As time goes by, people are amassing larger and more diverse collections of digital belongings.

The emergence of has enabled people to move their personal files to online places, creating new digital commodities through online services. However, little is known about how this shift might shape people’s orientations toward their digital possessions in a not so distant future.

Consumer behavior patterns have changed drastically over the years, modifying the way they relate to the products or services they acquire daily, moving gradually from physical ones, to locally kept digital materials, now stored in the online world.

Suddenly a new layer of reality emerges, sprouting into existence. And we wonder once again, questioning the nature of our existence and how we perceive it.

Are we coming out of Plato’s metaphorical cave at last? Or are we dwelling into an even deeper, darker one?

Topos ouranios”: The ideal world of pure ideas. A place unreachable, ethereal, where everything exists in its own true form as opposed to our material daily sphere of mundane objects and banal endeavors.

The arrival of Cloud computing and its heavenly immaterial associations only helps me fuel my bizarre associations even further. Through the recent introduction of neural based network technology applied to many areas, of which translations are but a minor portion of it, this “ethereal space” seems to be evolving into some sort of living entity, progressively capable of learning and understanding by its own means.

But how does this relate to the translation industry, you ask?

How does Cloud Computing integrate with Neural MT and how does this affect the future of translation?

Well, Google has previously taught its artificial intelligence to play games, and it is now even capable of creating its own encryption. Now, its language translation tool has used machine learning to create a ‘language’ of its own, which enables what they now call “Zero-shot translations”: The possibility for a machine translation engine to be able to translate into an unknown language pair by automatically comparing and virtually “learning” from the interaction of other associated language pairs that contain at least one of the original languages as part of the process.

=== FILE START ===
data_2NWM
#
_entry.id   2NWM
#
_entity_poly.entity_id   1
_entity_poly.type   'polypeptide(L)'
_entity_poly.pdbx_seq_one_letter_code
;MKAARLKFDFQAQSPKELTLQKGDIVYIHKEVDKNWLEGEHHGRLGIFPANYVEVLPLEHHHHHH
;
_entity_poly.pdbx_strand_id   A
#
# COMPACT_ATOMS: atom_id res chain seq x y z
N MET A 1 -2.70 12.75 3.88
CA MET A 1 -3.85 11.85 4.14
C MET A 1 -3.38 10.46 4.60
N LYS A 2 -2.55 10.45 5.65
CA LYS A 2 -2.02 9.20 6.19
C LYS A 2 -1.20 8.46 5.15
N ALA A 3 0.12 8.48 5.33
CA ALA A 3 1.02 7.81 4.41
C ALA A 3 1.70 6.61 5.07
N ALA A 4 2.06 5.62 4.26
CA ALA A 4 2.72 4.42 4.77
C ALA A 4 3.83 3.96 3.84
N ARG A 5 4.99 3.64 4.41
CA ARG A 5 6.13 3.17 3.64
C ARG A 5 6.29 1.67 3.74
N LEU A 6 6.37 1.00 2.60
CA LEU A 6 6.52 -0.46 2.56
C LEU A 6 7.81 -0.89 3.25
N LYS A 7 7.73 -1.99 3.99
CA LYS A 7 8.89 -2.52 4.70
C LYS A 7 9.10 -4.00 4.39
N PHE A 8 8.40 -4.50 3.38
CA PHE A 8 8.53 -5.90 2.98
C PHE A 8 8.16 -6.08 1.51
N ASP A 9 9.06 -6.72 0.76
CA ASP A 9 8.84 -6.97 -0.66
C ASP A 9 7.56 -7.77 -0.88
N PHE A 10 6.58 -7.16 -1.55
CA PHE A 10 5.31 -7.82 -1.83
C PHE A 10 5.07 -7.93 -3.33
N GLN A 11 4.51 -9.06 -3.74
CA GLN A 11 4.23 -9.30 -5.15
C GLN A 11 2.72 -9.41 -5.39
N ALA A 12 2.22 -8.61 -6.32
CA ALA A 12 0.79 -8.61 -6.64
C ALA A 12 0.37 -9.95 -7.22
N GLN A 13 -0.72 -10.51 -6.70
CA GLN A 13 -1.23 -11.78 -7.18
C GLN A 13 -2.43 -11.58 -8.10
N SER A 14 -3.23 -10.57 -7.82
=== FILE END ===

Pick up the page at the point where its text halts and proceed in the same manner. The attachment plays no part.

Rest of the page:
How does it work? Basically, the machine learning system analyses and makes sense of languages by looking at entire sentences – rather than individual phrases or words.

Following several months of testing, the researchers behind the AI have seen it become able to translate languages blindly, even if it’s never studied one of the languages involved in the translation before.

The team in charge of this research project said the system had become able to make “reasonable” translations of languages it had not been taught to translate  in the first place.

According to their reports, the AI was taught PortugueseEnglish and EnglishSpanish and it was then able to make translations between PortugueseSpanish through the Zero Shot Process.

The developers of this technology now speculate that this system’s  translation capabilities will be greatly empowered once they upload it and let it “feed” itself from the cloud.

A little bit too much anthropomorphization for my delicate taste…

So, if machines seemed to be behind their human competitors in matters of precision, this new aspect of its capabilities might shorten the distance quite considerably in favor of machine translation.

Of course, at this stage, it’s all nothing more than wishful thinking or perverse speculation (depending on where you stand on the subject). If you ask me, I see different, ominous shapes taking form in those clouds.

But that’s the magical thing about clouds, isn’t it? We all see different things in them.

The truth lies in their pure potential.

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